At stake is the post-World War Two concord on globalisation that proponents say has helped lift so much of the world out of poverty. China, the host of the Group of 20 meeting, has itself been one of the biggest winners from free trade, becoming the world’s leading exporter.
But Britain’s shock vote in June to leave the EU and the rise of protectionist Donald Trump in the United States has shaken that accord ahead of the G20 summit in Hangzhou that starts on Sunday.
“This meeting – the first since Brexit and the US presidential primaries – should send a clear message that world leaders have heard people’s concerns about globalisation and are taking steps to better understand and address them,” said associate professor Mark Melatos at the University of Sydney.
“The risk is that nothing much will be achieved,” he warned. “More platitudes about the benefits of global trade and investment will ring hollow.”
While there have been recent concessions that not everyone wins out of globalisation - US Treasury Secretary Jack Lew this week spoke of anxious and angry people who felt left behind - the White House has also signalled a renewed push on the controversial Trans-Pacific Partnership (TPP) trade deal as President Barack Obama’s term winds down.
The G20 earned its spurs with a concerted reaction to the 2008 global financial crisis, but recently opposition to free trade seems to have gained purchase and a coherent defence has been lacking.
Among the biggest sticking points is overcapacity in the global steel industry, a sore point for China as the world’s largest producer of the metal. Other concerns include barriers to foreign investment, and the risk of currency devaluations to protect export markets.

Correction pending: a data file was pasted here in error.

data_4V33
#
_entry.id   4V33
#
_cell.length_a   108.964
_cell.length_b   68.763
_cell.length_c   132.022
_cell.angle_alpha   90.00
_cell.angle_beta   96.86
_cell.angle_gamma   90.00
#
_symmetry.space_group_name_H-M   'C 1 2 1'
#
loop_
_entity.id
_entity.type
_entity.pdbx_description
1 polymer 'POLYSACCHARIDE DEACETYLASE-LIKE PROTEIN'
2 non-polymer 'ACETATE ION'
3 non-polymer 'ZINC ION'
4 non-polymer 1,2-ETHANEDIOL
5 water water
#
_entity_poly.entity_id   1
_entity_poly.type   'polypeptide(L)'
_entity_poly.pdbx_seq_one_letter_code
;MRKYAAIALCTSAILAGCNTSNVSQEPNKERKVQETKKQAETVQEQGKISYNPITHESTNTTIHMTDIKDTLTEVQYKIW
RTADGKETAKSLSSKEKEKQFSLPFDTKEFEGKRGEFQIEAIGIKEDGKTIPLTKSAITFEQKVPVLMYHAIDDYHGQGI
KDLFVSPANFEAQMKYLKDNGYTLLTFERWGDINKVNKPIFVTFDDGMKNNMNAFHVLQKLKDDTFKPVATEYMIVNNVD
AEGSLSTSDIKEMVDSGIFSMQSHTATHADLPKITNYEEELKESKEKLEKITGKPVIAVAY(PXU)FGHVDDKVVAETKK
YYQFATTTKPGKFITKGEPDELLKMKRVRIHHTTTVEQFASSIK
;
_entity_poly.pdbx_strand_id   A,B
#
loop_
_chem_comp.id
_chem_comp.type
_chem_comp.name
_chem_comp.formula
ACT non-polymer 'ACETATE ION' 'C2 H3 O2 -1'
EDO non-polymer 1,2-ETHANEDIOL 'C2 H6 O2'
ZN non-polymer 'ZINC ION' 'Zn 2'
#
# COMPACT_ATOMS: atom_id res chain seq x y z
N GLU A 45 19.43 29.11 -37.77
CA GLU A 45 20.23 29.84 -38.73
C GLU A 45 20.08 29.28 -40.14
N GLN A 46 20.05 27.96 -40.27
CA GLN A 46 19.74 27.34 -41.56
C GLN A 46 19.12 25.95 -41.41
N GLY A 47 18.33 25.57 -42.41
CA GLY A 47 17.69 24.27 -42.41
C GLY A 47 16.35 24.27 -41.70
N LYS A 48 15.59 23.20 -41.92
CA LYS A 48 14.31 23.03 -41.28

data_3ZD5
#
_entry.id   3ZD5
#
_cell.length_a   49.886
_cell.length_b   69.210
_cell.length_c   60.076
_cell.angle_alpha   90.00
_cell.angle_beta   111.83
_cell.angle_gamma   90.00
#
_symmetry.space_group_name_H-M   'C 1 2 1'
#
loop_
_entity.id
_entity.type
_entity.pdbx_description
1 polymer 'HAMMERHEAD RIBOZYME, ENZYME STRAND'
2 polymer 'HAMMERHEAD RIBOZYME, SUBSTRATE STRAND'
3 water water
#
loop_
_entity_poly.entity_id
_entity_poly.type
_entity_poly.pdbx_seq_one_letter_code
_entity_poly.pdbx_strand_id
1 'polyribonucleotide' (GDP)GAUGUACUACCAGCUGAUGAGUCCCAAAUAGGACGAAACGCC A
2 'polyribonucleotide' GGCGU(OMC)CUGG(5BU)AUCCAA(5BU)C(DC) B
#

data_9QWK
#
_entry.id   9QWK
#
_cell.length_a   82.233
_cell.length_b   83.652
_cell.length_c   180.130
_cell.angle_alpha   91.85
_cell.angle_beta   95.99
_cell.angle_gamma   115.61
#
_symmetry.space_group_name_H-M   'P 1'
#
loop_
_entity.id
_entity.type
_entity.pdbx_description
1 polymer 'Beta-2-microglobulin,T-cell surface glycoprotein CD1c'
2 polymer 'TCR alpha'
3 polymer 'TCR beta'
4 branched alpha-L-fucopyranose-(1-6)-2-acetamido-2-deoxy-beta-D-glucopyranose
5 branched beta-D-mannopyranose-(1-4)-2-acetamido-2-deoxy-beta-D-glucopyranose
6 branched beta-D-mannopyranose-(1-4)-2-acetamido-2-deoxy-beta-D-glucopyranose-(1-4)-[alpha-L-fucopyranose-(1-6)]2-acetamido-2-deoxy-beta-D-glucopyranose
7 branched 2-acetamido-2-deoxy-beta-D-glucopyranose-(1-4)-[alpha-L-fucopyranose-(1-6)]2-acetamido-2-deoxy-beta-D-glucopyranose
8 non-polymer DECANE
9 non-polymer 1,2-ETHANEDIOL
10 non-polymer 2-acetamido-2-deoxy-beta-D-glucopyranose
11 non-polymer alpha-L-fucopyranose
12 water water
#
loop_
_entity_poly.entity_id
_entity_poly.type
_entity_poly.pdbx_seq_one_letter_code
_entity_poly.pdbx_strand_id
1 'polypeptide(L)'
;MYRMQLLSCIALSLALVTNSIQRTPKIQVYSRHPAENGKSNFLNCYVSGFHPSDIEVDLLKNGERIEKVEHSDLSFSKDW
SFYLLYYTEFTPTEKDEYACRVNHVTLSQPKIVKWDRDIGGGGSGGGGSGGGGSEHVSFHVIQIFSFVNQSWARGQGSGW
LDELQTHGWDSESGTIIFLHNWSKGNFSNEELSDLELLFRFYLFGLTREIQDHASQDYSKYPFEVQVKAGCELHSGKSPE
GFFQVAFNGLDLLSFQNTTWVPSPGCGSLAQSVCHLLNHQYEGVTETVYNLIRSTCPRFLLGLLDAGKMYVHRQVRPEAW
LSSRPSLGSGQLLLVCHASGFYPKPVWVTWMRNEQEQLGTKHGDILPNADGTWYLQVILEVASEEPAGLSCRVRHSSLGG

International Monetary Fund Managing Director Christine Lagarde told Reuters this week that G20 leaders need to do far more to spur demand, bolster the case for trade and globalisation, and fight inequality.
She described the global economic outlook as “slightly declining growth, fragile, weak and certainly not fuelled by trade.”
The Centre for Economic Policy Research estimates that in the first eight months of 2016 alone G20 governments implemented nearly 350 measures that harmed foreign interests.
“The jumps in G20 protectionism in 2015 and 2016 coincide ominously with the halt in the growth of global trade volumes,” the European think tank said in a trade report published ahead of the Sept 4-5 meeting.
The Washington-based US Chamber of Commerce on Thursday fired a broadside at what it saw as creeping protectionism in the information and communications technology sector, releasing a report citing aggressive new measures from China to Russia to the EU.
“The Chamber is deeply concerned that a growing number of the measures documented in the report have the effect of advancing protectionist objectives in the name of national security,” it said in the 107-page report.
National security was the reason given by Australia’s government when it rejected Chinese bids for an electricity grid last month, a decision that Beijing labelled as “protectionist”.